Advanced profilers also include a force control mechanism, such as an electro-magnetic actuator, for maintaining a constant contact force between the stylus and the sample surface as the stylus is scanned across the surface. To maintain a constant contact force between the stylus and the sample surface, the spring action of the flexure pivot is calibrated and the force control magnetic actuator is controlled to counteract the change in the force applied by the flexure spring on the stylus caused by rotation of the stylus arm. Thus, a constant force is exerted by the stylus against the sample surface, as the stylus is scanned across the surface. As an example of a profiler which has been used in the semiconductor and disk drive industries, please see U.S. Pat. No. 5,705,741 and U.S. Pat. No. 5,309,755; both patents are incorporated herein in their entirety by reference.
As the semiconductor industry progresses to smaller dimensions with each new generation of products, there is an increasing need for scanning instruments that can measure sub-micrometer scale surface features. While the depths or vertical dimensions (dimensions normal to the plane of the wafer surface) of the features such as trenches, or via holes, in semiconductor wafers, commonly exceed one micrometer, the lateral dimensions (dimensions in the plane of the wafer surface) have been continually reduced. At the current state of the art, the lateral dimensions of features such as trenches are less than 0.5 micrometer. With the continual reduction of the lateral dimensions of features such as trenches and via holes in the surface of semiconductor wafers, the ratio of depth to the lateral dimension of such features, also known as the aspect-ratio, is continually increased.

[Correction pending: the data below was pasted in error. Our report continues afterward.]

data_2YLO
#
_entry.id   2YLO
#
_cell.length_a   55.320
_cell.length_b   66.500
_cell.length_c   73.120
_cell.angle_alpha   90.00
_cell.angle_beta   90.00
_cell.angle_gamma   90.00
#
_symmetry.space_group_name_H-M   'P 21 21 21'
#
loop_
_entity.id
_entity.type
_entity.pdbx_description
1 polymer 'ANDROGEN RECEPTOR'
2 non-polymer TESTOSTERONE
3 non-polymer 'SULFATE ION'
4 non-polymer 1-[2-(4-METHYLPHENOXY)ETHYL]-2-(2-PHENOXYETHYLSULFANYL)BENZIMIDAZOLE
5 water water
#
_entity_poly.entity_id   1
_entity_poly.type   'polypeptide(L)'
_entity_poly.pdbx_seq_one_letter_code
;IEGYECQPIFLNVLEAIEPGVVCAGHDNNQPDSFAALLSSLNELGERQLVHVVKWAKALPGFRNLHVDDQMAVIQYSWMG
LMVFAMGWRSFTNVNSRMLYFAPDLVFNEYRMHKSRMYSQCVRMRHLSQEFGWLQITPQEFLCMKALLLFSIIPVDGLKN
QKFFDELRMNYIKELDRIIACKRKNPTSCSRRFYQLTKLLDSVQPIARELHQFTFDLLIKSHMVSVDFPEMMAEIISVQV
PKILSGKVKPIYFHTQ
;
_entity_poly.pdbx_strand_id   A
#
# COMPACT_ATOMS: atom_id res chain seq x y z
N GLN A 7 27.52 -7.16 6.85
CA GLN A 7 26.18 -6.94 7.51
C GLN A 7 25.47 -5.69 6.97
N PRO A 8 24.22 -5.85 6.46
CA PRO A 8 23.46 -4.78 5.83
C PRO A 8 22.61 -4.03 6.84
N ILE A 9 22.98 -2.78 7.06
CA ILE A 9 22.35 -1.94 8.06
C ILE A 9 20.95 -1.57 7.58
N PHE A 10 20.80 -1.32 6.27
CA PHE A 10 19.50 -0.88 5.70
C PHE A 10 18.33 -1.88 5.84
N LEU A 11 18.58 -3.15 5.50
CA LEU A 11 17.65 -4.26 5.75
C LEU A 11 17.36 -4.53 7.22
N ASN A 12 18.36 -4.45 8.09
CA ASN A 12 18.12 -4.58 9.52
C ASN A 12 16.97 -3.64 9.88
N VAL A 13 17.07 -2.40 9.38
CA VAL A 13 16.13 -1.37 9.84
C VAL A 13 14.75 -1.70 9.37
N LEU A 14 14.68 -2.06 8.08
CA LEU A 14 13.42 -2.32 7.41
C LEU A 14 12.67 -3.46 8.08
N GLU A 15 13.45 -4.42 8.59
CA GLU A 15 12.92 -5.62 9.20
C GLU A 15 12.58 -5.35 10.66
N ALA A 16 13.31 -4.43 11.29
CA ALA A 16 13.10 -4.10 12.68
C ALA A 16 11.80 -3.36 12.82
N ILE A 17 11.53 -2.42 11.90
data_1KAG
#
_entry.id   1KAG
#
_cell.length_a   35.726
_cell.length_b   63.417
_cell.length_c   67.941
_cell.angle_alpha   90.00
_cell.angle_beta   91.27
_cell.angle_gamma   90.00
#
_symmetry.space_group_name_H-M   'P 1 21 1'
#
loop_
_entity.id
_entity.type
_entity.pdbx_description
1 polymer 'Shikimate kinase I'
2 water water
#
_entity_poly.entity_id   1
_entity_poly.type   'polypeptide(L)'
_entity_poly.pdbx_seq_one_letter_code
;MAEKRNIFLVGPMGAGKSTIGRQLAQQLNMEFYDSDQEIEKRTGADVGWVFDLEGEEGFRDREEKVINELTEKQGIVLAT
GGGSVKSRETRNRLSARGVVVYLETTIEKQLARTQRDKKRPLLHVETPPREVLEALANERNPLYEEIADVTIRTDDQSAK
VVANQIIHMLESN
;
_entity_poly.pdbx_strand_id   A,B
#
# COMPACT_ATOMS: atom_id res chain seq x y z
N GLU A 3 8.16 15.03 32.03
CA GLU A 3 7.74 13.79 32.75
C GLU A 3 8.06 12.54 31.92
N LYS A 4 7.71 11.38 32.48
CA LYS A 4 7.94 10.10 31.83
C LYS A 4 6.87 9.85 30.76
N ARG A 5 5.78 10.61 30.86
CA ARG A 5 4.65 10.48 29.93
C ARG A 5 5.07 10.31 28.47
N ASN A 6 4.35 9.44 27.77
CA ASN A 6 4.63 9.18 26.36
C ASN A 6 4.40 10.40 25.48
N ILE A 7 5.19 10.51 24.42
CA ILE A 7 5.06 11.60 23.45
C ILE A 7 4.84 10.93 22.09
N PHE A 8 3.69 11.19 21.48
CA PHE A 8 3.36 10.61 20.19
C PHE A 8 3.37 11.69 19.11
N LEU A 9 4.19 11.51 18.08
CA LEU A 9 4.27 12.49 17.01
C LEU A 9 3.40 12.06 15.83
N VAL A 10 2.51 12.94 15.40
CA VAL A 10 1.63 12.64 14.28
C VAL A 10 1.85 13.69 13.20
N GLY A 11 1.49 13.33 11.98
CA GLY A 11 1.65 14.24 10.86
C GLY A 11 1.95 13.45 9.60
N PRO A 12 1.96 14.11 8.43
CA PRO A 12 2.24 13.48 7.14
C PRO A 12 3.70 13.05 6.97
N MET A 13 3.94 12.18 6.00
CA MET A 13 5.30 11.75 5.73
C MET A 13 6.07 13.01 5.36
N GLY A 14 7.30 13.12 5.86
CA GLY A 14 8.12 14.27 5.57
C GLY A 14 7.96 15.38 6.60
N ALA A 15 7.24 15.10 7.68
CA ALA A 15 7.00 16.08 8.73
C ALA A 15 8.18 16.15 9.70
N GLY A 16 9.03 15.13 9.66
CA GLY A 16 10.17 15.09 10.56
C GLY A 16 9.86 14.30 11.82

In order to measure such high aspect-ratio features, a very sharp, thin but long (high aspect-ratio) stylus must be used. However, a sharp, thin but long stylus is fragile and may easily break, especially when subjected to lateral forces (forces in directions in, or parallel to, the plane of the sample surface). Thus, when a high aspect-ratio stylus contacts a steep feature, such as the side wall of a trench or via hole, the contact force has a relatively large lateral component and a relatively small vertical component. Stylus profilers, such as the profilers described in the two patents referenced above, are designed such that motion of the stylus is constrained to one degree of freedom, namely, rotation about the flexure pivot. This degree of freedom is substantially normal to the sample surface. The stylus arm is relatively stiff in all other degrees of freedom. Consequently, the lateral forces generated when the high aspect-ratio stylus encounters a steep wall can easily break the stylus and damage the sample being measured.